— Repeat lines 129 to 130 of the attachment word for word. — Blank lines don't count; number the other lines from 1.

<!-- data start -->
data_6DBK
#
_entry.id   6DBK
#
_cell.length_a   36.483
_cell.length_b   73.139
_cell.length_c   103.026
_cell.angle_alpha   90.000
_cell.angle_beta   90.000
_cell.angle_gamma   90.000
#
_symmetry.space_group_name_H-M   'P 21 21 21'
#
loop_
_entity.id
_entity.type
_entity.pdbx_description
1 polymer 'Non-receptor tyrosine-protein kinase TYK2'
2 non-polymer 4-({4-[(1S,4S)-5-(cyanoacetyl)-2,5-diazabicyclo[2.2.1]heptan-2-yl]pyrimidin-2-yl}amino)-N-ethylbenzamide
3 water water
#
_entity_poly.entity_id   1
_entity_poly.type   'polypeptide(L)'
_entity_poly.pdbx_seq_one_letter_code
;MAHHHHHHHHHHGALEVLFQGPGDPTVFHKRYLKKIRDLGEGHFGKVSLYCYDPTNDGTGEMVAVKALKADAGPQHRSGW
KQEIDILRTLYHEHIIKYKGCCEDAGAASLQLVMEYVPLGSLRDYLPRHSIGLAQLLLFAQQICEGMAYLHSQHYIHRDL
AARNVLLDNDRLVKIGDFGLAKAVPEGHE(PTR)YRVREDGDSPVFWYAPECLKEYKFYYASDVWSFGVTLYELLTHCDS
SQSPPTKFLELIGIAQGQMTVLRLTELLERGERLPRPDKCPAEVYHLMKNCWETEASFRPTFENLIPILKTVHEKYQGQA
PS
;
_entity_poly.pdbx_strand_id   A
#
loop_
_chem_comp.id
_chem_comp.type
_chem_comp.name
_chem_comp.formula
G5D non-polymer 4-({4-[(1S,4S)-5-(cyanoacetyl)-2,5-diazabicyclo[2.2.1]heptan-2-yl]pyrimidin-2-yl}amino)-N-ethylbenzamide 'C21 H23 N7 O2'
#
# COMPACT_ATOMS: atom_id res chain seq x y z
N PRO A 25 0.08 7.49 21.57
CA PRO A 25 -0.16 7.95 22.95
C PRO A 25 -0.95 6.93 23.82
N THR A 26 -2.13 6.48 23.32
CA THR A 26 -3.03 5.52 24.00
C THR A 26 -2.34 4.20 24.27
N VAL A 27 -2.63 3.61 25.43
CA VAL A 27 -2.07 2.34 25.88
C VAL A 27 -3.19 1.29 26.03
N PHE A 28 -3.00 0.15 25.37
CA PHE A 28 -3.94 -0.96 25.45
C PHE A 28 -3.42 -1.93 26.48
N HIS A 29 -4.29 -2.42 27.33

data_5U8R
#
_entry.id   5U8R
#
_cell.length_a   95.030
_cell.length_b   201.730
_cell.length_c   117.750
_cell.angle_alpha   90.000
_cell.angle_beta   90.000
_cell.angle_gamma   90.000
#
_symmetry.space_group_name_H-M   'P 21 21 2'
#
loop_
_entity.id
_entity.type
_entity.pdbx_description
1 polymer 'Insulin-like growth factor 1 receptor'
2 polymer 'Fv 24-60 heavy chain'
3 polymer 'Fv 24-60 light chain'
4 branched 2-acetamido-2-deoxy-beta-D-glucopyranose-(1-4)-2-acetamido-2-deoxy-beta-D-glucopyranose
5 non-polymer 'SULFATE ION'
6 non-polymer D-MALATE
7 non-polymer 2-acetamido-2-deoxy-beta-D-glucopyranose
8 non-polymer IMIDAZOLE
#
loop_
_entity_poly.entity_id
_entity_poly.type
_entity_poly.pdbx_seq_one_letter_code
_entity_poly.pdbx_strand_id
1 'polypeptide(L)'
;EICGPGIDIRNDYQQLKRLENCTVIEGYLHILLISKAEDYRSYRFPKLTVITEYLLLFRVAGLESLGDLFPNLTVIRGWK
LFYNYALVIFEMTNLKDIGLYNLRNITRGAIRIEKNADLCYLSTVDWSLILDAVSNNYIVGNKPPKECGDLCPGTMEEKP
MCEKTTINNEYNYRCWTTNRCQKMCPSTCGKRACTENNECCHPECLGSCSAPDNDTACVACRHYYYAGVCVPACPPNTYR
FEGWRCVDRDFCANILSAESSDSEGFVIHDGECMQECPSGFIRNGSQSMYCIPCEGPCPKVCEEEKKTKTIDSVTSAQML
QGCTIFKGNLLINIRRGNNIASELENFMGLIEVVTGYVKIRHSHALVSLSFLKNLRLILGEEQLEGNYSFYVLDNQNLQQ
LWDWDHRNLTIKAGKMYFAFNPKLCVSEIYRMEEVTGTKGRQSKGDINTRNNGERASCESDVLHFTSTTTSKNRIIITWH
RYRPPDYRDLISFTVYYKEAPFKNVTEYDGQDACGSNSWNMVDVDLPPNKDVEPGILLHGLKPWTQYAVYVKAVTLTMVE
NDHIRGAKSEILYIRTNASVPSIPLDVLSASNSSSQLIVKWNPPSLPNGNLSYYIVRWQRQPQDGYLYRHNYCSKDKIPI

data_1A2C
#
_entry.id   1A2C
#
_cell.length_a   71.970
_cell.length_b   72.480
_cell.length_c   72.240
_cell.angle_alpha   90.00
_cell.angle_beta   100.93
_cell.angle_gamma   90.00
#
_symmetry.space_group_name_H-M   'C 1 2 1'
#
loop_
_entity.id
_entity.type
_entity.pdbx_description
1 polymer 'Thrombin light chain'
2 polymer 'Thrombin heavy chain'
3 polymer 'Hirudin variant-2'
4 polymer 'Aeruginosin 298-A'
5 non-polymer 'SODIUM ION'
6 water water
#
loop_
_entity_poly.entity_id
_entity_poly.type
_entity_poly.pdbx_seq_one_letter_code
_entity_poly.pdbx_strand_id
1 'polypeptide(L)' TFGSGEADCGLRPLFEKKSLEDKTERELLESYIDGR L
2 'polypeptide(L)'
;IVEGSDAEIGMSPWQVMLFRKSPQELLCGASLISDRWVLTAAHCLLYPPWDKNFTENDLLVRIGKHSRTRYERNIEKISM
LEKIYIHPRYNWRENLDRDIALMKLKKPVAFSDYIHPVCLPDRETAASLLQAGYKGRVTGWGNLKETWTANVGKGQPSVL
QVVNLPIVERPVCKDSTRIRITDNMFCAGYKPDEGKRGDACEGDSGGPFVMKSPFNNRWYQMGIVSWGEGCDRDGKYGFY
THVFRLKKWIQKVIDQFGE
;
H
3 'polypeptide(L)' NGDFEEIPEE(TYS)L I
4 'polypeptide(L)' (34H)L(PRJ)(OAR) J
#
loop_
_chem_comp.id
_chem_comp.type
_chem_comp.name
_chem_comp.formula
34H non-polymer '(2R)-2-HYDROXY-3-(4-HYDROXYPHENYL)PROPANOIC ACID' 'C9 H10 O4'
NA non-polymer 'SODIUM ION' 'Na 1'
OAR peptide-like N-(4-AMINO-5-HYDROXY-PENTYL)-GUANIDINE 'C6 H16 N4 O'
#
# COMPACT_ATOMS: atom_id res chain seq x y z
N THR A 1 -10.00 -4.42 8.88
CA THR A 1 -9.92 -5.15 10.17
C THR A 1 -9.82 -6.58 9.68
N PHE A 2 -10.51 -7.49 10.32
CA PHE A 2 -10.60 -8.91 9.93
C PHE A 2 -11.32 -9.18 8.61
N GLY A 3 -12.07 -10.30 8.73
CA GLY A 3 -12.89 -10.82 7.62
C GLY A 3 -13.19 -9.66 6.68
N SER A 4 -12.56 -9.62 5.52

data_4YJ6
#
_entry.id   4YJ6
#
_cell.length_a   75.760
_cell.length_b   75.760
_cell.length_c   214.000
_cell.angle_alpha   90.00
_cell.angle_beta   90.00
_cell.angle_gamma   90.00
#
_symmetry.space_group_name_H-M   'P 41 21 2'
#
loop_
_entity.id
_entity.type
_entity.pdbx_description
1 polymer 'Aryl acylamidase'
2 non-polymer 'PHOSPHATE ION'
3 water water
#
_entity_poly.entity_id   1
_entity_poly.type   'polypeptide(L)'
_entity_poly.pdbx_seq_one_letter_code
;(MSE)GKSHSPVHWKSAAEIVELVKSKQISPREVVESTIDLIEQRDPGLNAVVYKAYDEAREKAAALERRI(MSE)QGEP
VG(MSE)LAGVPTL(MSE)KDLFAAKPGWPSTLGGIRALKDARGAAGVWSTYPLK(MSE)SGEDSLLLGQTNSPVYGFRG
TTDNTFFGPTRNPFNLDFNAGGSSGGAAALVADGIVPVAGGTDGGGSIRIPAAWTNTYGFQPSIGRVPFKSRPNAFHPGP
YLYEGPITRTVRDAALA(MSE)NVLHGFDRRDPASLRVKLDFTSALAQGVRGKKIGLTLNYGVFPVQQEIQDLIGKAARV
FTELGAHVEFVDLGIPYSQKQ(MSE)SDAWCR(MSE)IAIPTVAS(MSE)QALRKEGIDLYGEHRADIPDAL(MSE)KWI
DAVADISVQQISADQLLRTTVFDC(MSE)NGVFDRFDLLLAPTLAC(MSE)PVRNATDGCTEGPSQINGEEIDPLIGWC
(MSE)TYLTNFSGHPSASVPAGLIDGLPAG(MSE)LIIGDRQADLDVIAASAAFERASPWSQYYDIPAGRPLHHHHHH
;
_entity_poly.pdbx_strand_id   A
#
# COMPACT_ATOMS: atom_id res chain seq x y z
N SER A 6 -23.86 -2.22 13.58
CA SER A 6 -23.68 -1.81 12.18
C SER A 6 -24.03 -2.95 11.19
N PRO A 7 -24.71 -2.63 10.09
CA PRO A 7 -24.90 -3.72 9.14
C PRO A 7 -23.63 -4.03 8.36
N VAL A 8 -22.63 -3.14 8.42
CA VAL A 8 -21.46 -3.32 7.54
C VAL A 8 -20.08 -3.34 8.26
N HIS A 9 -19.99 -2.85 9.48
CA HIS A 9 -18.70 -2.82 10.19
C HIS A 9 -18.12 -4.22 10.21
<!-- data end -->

;
H